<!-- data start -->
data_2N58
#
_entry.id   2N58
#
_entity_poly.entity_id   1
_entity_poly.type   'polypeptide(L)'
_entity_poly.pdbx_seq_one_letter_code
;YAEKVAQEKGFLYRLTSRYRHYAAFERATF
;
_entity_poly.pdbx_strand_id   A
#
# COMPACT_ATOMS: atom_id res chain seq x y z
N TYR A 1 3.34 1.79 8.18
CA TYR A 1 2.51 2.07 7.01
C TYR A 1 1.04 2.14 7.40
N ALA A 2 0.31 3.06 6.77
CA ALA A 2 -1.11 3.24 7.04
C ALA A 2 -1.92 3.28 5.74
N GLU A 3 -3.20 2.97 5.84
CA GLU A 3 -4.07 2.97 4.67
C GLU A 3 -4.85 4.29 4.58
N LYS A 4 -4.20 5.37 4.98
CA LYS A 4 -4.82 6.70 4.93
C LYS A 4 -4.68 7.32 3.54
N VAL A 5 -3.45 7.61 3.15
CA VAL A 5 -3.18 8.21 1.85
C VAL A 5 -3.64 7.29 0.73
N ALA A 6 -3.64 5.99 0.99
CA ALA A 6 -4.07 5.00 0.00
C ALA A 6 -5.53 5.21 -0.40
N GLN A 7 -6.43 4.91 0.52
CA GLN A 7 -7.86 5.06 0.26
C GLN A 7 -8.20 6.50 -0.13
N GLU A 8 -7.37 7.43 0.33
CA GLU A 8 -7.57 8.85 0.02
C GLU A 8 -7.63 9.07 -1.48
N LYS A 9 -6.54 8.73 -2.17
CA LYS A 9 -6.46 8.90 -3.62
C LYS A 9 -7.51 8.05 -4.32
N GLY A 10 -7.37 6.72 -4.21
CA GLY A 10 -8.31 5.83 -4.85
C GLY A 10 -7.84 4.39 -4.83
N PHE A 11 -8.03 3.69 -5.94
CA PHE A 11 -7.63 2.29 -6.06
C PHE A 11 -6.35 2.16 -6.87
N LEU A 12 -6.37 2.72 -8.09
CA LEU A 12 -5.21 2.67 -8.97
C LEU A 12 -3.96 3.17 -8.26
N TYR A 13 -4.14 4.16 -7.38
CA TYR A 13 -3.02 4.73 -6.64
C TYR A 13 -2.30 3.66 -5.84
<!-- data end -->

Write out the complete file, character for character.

data_2N58
#
_entry.id   2N58
#
_entity_poly.entity_id   1
_entity_poly.type   'polypeptide(L)'
_entity_poly.pdbx_seq_one_letter_code
;YAEKVAQEKGFLYRLTSRYRHYAAFERATF
;
_entity_poly.pdbx_strand_id   A
#
# COMPACT_ATOMS: atom_id res chain seq x y z
N TYR A 1 3.34 1.79 8.18
CA TYR A 1 2.51 2.07 7.01
C TYR A 1 1.04 2.14 7.40
N ALA A 2 0.31 3.06 6.77
CA ALA A 2 -1.11 3.24 7.04
C ALA A 2 -1.92 3.28 5.74
N GLU A 3 -3.20 2.97 5.84
CA GLU A 3 -4.07 2.97 4.67
C GLU A 3 -4.85 4.29 4.58
N LYS A 4 -4.20 5.37 4.98
CA LYS A 4 -4.82 6.70 4.93
C LYS A 4 -4.68 7.32 3.54
N VAL A 5 -3.45 7.61 3.15
CA VAL A 5 -3.18 8.21 1.85
C VAL A 5 -3.64 7.29 0.73
N ALA A 6 -3.64 5.99 0.99
CA ALA A 6 -4.07 5.00 0.00
C ALA A 6 -5.53 5.21 -0.40
N GLN A 7 -6.43 4.91 0.52
CA GLN A 7 -7.86 5.06 0.26
C GLN A 7 -8.20 6.50 -0.13
N GLU A 8 -7.37 7.43 0.33
CA GLU A 8 -7.57 8.85 0.02
C GLU A 8 -7.63 9.07 -1.48
N LYS A 9 -6.54 8.73 -2.17
CA LYS A 9 -6.46 8.90 -3.62
C LYS A 9 -7.51 8.05 -4.32
N GLY A 10 -7.37 6.72 -4.21
CA GLY A 10 -8.31 5.83 -4.85
C GLY A 10 -7.84 4.39 -4.83
N PHE A 11 -8.03 3.69 -5.94
CA PHE A 11 -7.63 2.29 -6.06
C PHE A 11 -6.35 2.16 -6.87
N LEU A 12 -6.37 2.72 -8.09
CA LEU A 12 -5.21 2.67 -8.97
C LEU A 12 -3.96 3.17 -8.26
N TYR A 13 -4.14 4.16 -7.38
CA TYR A 13 -3.02 4.73 -6.64
C TYR A 13 -2.30 3.66 -5.84